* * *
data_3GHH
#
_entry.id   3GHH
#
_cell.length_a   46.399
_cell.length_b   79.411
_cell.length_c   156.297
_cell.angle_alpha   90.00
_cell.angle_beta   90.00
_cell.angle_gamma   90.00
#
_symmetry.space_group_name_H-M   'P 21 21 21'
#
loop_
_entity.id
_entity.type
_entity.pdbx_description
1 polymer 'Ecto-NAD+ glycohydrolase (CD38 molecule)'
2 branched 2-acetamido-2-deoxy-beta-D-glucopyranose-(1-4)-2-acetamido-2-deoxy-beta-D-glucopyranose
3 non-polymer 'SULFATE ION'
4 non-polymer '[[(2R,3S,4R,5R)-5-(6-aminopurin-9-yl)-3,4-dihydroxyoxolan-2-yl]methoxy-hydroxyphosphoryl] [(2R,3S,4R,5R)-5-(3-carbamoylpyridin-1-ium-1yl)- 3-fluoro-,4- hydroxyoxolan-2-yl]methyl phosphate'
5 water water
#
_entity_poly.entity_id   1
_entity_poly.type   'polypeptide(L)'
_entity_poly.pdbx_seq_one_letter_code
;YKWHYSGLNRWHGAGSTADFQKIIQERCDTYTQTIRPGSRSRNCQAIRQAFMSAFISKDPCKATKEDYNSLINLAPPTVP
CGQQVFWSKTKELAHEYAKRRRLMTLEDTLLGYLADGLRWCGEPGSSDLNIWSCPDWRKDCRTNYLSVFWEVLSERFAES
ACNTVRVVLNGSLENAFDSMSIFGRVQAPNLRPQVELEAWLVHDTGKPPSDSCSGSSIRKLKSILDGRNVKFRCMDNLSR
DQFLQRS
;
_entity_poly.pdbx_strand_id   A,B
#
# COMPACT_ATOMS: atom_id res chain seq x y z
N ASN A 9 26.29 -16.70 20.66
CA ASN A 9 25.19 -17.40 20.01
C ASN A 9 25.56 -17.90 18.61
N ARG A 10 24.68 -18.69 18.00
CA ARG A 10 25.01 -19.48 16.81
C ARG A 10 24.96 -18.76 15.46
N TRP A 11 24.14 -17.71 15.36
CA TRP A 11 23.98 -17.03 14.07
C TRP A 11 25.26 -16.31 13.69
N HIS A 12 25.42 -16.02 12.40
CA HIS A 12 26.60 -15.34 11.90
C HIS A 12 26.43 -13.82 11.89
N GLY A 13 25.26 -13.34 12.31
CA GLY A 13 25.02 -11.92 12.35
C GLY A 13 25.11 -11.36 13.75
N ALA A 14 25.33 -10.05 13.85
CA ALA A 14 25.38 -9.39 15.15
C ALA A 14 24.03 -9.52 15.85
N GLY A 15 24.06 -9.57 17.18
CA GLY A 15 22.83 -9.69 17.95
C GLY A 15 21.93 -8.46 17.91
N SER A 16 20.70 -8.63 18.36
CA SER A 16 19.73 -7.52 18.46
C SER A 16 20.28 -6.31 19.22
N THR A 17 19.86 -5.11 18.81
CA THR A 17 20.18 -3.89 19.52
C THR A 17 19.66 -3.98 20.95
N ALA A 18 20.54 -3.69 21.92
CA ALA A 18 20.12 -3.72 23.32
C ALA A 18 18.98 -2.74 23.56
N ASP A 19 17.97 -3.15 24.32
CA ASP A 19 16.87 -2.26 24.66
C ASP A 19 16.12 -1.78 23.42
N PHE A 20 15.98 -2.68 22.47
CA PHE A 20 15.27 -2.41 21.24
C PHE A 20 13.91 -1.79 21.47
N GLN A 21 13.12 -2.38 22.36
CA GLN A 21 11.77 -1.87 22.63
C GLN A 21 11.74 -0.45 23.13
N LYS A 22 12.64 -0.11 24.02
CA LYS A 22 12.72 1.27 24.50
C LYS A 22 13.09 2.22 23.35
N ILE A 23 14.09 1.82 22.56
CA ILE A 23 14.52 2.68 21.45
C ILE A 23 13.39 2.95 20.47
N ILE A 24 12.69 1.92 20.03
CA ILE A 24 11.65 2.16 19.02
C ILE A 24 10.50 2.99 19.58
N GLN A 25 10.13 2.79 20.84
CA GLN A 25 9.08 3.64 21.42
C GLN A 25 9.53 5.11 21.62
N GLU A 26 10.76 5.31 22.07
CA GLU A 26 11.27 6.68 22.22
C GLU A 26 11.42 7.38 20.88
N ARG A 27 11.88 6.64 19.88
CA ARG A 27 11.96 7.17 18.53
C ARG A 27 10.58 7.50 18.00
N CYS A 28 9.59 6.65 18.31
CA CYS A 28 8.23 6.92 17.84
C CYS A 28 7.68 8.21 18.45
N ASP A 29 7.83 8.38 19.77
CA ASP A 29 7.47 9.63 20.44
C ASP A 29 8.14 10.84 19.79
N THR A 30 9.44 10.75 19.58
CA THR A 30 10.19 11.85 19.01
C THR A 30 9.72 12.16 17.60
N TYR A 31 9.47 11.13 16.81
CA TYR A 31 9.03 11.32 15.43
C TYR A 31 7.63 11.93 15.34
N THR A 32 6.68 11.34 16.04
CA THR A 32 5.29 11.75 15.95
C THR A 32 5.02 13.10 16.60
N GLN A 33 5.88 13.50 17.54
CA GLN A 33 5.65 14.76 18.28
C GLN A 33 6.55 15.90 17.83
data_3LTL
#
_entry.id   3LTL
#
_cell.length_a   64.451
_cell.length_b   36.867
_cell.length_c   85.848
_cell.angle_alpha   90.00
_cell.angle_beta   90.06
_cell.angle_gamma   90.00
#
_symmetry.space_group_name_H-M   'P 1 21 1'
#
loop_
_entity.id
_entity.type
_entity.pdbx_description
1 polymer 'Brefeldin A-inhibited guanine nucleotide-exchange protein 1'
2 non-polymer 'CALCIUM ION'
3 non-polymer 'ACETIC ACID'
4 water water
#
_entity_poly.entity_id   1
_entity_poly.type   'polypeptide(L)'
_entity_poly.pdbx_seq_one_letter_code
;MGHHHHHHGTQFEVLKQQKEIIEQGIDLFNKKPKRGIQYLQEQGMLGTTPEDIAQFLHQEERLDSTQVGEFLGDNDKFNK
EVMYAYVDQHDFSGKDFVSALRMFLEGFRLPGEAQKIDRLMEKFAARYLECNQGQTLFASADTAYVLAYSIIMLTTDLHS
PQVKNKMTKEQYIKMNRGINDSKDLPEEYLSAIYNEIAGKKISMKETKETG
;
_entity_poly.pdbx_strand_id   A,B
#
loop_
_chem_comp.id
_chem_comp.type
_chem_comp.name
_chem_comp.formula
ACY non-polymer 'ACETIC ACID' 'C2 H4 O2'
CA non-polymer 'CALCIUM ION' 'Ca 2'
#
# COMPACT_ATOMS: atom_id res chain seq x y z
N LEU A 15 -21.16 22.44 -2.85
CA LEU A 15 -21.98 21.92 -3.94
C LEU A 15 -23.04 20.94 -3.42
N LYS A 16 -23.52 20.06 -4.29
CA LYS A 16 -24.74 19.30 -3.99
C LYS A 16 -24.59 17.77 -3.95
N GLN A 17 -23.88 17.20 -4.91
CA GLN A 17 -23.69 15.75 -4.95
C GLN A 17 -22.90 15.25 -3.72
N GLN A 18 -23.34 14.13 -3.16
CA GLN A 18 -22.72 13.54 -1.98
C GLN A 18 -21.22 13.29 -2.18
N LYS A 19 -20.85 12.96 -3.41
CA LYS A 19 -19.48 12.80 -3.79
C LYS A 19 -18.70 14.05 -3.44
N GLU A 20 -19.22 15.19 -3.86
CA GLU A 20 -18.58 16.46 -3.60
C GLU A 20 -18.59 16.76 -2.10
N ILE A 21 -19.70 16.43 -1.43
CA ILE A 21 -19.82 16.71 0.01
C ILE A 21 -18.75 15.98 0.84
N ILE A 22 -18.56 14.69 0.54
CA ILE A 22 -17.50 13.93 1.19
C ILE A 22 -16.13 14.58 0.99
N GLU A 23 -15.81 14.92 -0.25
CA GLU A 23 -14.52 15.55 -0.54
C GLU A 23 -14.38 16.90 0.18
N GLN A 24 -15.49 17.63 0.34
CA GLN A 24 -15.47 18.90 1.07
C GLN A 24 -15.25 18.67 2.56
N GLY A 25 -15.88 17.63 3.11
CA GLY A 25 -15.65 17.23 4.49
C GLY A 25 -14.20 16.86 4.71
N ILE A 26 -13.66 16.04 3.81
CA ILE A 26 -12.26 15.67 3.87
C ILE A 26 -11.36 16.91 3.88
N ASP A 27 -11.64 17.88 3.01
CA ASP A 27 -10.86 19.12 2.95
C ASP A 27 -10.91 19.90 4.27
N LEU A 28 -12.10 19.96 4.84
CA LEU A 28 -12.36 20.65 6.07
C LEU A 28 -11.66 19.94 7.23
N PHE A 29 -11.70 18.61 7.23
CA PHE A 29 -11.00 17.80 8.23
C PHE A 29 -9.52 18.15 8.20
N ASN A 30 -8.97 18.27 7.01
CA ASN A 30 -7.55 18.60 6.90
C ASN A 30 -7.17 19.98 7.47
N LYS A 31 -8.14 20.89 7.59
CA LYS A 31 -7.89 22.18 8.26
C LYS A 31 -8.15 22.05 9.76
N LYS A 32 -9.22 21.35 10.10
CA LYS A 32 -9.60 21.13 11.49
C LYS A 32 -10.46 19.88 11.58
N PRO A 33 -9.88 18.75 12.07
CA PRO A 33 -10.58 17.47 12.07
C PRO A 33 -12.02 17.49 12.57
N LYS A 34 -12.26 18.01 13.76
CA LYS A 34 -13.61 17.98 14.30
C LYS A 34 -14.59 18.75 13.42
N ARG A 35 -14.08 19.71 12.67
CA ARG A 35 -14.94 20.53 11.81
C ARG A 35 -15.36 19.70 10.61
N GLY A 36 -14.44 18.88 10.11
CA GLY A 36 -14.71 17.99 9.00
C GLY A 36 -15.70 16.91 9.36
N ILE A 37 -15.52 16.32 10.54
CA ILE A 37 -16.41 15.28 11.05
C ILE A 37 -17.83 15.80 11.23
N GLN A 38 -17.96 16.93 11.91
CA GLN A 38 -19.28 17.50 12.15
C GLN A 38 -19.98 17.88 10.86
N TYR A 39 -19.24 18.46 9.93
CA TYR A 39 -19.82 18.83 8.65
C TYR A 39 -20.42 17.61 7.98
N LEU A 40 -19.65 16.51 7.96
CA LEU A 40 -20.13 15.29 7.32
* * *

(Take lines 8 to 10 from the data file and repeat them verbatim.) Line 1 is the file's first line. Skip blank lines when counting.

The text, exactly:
_cell.angle_alpha   90.00
_cell.angle_beta   90.00
_cell.angle_gamma   90.00